Casstrom No 7 & No 11 Saws
- By Pete Moore
- 0 Comments
- Last updated: 16/12/2016
It`s easy to get carried away with choosing your new stalking rifle and scope and wondering which sound moderator to buy and what would be the best ammunition for each species. But really one of the most essential items any stalker needs and cannot do without is a knife. Without that one simple item you risk ruining any venison by not properly gralloching the beast where it was shot.
Here comes the rub, there are an infinite number of knives available on the market today so choosing the best for you can be problematic. Enter David Backström from the Casström company 01628 330330, he has a vast array of blade related items that are not designed to thrill the knife collector but will actually do the job properly in the real world by people that really rely on them.
I was actually interested in a rib cage saw, as on older or bigger species deer cutting through the rib cage to remove the heart and lungs can be a chore. You also want an efficient, safe and hygienic tool to get the job done.David sent two of his Field Saws for testing; a No 7 and No11 model, the index referring to the actual cutting edge length in cm.
Both saws are designed to be as functional as possible. In this I mean, cut cleanly with a safe grip and easily cleaned, whilst having the ability to change a dull blade if necessary, David has thought of everything.
Other than the size of the cutting blades both saws are identical but you can have either black or orange coloured handle.
I prefer the orange handled approach as it easy to gralloch a deer and forget to pick up your knife or saw whilst you prepare the beast to be extracted from the site. At least an orange handle is pretty obvious, even to me!
Each saw comes in a tough cordura/nylon sheath with belt loop for easy fitment around the waist and is accessed by a single popper button.
The actual saw is really well engineered and solidly made. The handle is precision milled from G10 laminated glass fibre and is therefore highly impact resistant and weatherproof. This being so it is also very hygienic as no ingress of blood or body fluids can contaminate it so very good for all carcass prep work. It`s design is also very well thought out and ergonomic. It has a curved back piece that fills the contours of your palm for a steady hold so your thumb rests over the top section aided with grip from eight profiled grooves. Where your thumb reaches over your index finger meets it, gloved in a recessed well so you have a solid grip between these two digits. Your remaining three fingers grip around the lower section of the handle again aided for grip by more grooves and slightly cut away in the handle`s side walls. It’s very comfortable and allows an incredibly solid and safe grip of the saw which is reassuring, as if like me most of my stalking/gralloching is done with cold fingers or covered in blood. The handle also has an overall dimpled surface.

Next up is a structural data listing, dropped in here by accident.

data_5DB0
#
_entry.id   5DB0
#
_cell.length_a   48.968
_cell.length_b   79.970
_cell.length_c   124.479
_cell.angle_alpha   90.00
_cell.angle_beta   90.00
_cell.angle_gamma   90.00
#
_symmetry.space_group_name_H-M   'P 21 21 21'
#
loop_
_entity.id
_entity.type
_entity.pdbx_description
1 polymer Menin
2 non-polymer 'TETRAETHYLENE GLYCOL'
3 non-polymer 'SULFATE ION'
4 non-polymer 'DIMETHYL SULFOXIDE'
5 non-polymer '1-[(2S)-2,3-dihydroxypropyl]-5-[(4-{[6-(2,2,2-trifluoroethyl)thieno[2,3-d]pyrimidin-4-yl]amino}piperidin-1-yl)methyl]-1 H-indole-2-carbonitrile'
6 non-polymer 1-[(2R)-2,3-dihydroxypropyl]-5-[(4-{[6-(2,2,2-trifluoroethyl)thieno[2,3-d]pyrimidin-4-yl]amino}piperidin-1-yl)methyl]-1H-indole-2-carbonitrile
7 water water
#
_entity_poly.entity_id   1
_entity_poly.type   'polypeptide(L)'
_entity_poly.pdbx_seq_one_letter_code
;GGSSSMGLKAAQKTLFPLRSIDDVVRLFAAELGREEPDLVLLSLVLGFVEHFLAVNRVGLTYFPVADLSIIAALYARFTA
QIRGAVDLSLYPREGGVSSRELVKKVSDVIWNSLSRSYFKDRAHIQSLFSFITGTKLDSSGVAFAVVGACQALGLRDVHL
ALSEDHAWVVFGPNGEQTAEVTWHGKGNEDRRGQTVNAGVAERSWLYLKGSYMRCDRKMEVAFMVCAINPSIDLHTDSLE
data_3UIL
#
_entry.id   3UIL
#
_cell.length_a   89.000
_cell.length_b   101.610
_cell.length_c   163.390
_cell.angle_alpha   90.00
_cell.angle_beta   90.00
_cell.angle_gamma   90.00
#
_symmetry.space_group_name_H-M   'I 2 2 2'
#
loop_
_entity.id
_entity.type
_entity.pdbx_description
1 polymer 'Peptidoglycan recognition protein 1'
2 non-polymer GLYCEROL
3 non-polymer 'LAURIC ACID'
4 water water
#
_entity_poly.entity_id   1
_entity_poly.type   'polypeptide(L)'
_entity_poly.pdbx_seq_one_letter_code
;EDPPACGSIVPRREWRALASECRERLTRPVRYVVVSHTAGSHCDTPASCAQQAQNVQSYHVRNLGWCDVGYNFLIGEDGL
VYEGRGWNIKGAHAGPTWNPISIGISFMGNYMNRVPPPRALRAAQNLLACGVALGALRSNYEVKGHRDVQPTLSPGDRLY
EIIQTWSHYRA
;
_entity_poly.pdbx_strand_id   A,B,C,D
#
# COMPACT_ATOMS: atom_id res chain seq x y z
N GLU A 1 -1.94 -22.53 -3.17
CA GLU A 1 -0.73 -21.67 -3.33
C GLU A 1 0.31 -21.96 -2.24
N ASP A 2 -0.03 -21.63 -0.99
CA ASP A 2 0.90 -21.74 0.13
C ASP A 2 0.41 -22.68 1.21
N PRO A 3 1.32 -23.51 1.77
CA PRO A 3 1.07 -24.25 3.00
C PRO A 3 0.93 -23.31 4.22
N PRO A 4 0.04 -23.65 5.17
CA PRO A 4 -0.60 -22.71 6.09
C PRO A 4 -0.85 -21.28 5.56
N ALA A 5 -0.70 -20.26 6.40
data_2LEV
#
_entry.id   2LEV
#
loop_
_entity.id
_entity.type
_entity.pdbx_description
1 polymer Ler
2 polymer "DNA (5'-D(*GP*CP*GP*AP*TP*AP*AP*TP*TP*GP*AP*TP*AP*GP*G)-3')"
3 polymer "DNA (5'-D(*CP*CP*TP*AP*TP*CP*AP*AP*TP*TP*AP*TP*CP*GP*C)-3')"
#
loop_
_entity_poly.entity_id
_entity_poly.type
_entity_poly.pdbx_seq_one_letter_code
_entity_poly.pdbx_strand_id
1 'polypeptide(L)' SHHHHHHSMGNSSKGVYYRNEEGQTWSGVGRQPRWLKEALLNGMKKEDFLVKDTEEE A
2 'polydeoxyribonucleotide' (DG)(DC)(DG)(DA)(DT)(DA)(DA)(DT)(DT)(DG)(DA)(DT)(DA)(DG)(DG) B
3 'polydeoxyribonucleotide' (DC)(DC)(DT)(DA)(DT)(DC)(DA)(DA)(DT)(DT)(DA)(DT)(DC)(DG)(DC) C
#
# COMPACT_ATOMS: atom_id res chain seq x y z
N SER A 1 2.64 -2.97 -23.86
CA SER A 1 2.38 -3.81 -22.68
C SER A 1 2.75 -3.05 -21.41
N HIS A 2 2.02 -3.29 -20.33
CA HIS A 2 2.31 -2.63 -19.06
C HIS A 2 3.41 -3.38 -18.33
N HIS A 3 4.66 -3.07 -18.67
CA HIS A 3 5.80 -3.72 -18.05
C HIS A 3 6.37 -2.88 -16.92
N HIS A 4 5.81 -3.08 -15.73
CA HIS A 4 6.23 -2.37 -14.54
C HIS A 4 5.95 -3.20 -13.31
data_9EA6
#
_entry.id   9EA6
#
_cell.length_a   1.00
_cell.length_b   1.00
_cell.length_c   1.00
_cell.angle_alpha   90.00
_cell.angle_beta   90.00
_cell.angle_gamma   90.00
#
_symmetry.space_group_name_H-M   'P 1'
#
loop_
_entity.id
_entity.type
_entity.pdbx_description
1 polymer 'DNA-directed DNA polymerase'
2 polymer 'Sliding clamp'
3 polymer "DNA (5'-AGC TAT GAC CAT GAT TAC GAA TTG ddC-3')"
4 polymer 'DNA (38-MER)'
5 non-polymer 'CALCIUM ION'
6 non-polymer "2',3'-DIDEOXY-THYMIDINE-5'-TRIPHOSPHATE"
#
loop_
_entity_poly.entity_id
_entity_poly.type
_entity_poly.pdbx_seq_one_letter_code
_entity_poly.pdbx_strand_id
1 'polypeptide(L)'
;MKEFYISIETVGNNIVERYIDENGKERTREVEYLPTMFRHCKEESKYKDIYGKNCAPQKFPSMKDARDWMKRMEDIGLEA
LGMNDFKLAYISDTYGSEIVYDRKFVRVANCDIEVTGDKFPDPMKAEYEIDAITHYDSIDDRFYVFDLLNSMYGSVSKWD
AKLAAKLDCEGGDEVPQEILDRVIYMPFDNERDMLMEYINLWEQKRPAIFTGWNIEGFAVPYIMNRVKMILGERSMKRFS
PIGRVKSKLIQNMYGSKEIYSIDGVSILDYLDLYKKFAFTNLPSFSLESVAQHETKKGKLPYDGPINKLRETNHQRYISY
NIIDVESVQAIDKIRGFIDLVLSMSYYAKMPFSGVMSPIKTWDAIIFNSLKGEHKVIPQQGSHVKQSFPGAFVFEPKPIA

There is nothing worse than having a favourite knife or saw and then damaging it without an way of changing the blade. The CasstrÖm`s handle as discussed has four securing bolts with Allen heads that when removed allow the blade to be exchanged in a trice.
The blades have 7cm and 11cm cutting edges for the No 7 and No 11 respectively with a blunt rounded top edge so as not to puncture any of the gut, liver or thorax contents. The actual cutting edge is frighteningly sharp consisting of a twin set of teeth for dual action cutting arranged in a staggered formation to cut and then not clog up with bone fragments.
The blade is stainless steel and heat treated to a hardness of HRC 56-59 and has the composition of:- C 0.80%, Mn 0.40 %, Cr 13%, Ni 0.20 %, V 0.10% and Mo 0.15%. This allows a precision grind to the teeth with also excellent corrosive resistant properties. The blade is about 1.25mm thick and so has just a little flex that I like and the whole package wants for nothing.
So Does It Work?
On Roe deer, my main species, the rib cage is actually not that difficult to cut with a knife but this No 7 Casström cut through each rib as though it was not there. This is not only helpful and speeds up the gralloch but also - more importantly – is much safer.
I had just returned from Scotland so missed the chance on reds but a friend invited me fallow stalking in Sussex so this would be a good test for each saw as some of his Bucks get pretty big.
Strapped to the belt you will not notice it until you need it and after a very early and productive morning we yielded five cull fallow deer. They were paunched with a knife and then the Casström
No 7 again breezed through the chest cavity rib cage with minimal effort. My friend was so impressed he refused to give me back the No 11 model!
With any rib cage cutting saw you do have fragments of bone that enter the chest cavity but these are easily washed out. This Casström produced very little debris and gives a very clean and precise cut, which is certainly worth noting, especially if you have a fussy game dealer.
I really liked the feel and control from the excellently designed grip and handle and to be able to change the blade so quickly is a genuine bonus
Best of all is that they will not break the bank either. The smaller No 7 Casström which I prefer costs only £24.95 whilst the larger No 11 saw costs £29.95 - both bargains in my view. They will pay for themselves with the speed of the cut and safe gralloching they give you.